Re-entry after winter break has not been easy for him. The rules and restrictions of school – Sit Still. Be Quiet. Do What You Are Told, Nothing More, Nothing Less. – have been grating on him, and it shows. His teacher recently emailed me; she’d noticed a change in his behavior (more belligerent, less likely to cooperate) and wanted to know if there was anything going on at home.

My guess, I said, was that he was upset about having to be back in school after break. I was right.

The lack of movement and rigid restrictions associated with modern schooling are killing my son’s soul. (Read More Here)

On that note, switching to homeschooling has been AMAZING.  It’s like a night and day difference, too, with his attitude and emotions at night (he was starting to cry a lot, not wanting to go back the next day – just heartbreaking for us as parents not knowing what to do)!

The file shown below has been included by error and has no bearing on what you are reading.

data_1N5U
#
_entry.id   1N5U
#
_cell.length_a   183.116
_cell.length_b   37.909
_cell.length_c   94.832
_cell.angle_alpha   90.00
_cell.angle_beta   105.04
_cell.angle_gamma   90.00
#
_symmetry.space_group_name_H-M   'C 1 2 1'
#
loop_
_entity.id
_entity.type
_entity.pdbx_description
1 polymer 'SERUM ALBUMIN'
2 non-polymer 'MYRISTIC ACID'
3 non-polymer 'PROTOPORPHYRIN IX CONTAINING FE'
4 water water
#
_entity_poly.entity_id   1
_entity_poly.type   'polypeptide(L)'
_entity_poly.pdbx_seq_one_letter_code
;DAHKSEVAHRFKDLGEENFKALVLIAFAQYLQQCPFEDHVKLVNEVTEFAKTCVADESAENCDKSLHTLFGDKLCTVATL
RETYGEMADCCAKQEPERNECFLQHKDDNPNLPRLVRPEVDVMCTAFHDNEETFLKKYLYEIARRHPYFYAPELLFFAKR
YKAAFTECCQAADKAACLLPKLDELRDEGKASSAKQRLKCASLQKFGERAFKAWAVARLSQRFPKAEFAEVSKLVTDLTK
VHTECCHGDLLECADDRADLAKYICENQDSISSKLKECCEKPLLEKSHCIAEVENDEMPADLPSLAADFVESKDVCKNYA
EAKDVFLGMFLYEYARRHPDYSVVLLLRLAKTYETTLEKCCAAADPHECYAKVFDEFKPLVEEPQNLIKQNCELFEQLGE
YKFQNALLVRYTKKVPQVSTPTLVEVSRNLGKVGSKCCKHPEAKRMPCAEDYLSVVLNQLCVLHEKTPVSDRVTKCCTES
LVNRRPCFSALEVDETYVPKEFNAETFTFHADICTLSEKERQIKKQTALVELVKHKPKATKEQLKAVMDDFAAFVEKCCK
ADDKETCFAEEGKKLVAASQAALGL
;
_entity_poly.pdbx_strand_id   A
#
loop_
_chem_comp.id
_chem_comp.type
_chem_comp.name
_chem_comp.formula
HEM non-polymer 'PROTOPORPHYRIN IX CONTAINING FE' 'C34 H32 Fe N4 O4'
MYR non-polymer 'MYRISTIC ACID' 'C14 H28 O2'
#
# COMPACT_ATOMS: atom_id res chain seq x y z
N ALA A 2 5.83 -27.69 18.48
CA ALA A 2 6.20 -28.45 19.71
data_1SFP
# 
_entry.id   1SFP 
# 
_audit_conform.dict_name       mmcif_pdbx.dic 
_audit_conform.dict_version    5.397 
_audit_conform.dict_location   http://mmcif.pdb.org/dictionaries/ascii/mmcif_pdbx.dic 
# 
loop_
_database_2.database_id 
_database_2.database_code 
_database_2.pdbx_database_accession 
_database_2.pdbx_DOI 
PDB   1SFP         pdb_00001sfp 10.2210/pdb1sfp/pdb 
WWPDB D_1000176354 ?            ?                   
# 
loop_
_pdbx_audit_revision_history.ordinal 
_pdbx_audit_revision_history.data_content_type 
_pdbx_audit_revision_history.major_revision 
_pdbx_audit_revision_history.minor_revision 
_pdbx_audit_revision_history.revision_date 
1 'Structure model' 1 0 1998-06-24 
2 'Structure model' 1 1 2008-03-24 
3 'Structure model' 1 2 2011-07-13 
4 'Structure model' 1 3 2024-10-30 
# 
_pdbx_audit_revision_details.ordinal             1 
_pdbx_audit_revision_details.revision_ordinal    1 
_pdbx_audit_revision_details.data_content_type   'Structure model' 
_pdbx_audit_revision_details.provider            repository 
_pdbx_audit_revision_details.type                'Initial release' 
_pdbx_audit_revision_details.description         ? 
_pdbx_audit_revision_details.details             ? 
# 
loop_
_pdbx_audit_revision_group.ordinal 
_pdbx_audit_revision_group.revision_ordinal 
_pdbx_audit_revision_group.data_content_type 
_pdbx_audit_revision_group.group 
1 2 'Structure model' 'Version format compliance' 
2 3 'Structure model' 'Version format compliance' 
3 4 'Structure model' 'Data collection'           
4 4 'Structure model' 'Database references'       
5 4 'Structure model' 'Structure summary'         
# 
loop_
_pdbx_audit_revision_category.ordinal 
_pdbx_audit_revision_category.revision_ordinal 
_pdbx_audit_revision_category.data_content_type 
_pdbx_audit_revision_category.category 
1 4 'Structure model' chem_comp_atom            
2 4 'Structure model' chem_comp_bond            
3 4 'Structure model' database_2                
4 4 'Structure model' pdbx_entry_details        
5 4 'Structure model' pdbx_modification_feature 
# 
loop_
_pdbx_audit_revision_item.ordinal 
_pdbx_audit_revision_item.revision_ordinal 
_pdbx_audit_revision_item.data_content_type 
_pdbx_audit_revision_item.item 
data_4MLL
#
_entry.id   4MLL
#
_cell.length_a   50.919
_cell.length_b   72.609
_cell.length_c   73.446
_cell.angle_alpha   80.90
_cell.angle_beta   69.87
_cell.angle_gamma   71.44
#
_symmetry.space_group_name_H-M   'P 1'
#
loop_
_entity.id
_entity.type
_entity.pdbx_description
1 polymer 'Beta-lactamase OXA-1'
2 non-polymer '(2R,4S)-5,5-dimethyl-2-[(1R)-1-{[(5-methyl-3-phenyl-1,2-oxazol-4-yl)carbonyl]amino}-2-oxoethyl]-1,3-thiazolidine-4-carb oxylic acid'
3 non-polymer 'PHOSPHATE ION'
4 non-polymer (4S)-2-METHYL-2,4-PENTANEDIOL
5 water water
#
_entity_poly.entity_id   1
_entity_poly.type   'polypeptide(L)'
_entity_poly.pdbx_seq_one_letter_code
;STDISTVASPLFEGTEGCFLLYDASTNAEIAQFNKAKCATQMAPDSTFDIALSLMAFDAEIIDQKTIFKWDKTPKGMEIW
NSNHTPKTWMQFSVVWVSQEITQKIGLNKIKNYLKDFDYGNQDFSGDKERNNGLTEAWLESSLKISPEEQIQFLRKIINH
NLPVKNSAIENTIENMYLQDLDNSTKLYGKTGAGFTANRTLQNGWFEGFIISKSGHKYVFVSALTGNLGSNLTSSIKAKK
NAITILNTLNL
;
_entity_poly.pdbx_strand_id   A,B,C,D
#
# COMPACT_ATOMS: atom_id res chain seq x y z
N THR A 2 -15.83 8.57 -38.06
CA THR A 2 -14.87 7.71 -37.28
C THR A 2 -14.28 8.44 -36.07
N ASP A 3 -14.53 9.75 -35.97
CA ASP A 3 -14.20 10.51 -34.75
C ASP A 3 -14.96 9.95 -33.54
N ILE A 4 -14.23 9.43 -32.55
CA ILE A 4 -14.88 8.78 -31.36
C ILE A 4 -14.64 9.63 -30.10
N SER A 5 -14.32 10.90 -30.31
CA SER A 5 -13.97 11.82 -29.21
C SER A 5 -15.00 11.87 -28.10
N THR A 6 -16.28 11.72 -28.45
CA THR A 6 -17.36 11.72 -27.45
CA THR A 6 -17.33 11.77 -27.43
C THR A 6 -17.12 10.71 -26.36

But now his classes only last until lunch!  He gets to do a woodworking class that’s part of the curriculum I chose in which his OWN DAD is his teacher (he’s so stoked)!  He gets to actually learn an instrument in music class, instead of having to stand there for 45 minutes listening to a lecture and singing what he called “baby songs” (they really were nursery rhymes).  We even went on our first field trip this week as a family to the planetarium since we were studying about the earth, sun, and moon in our sciences classes this week!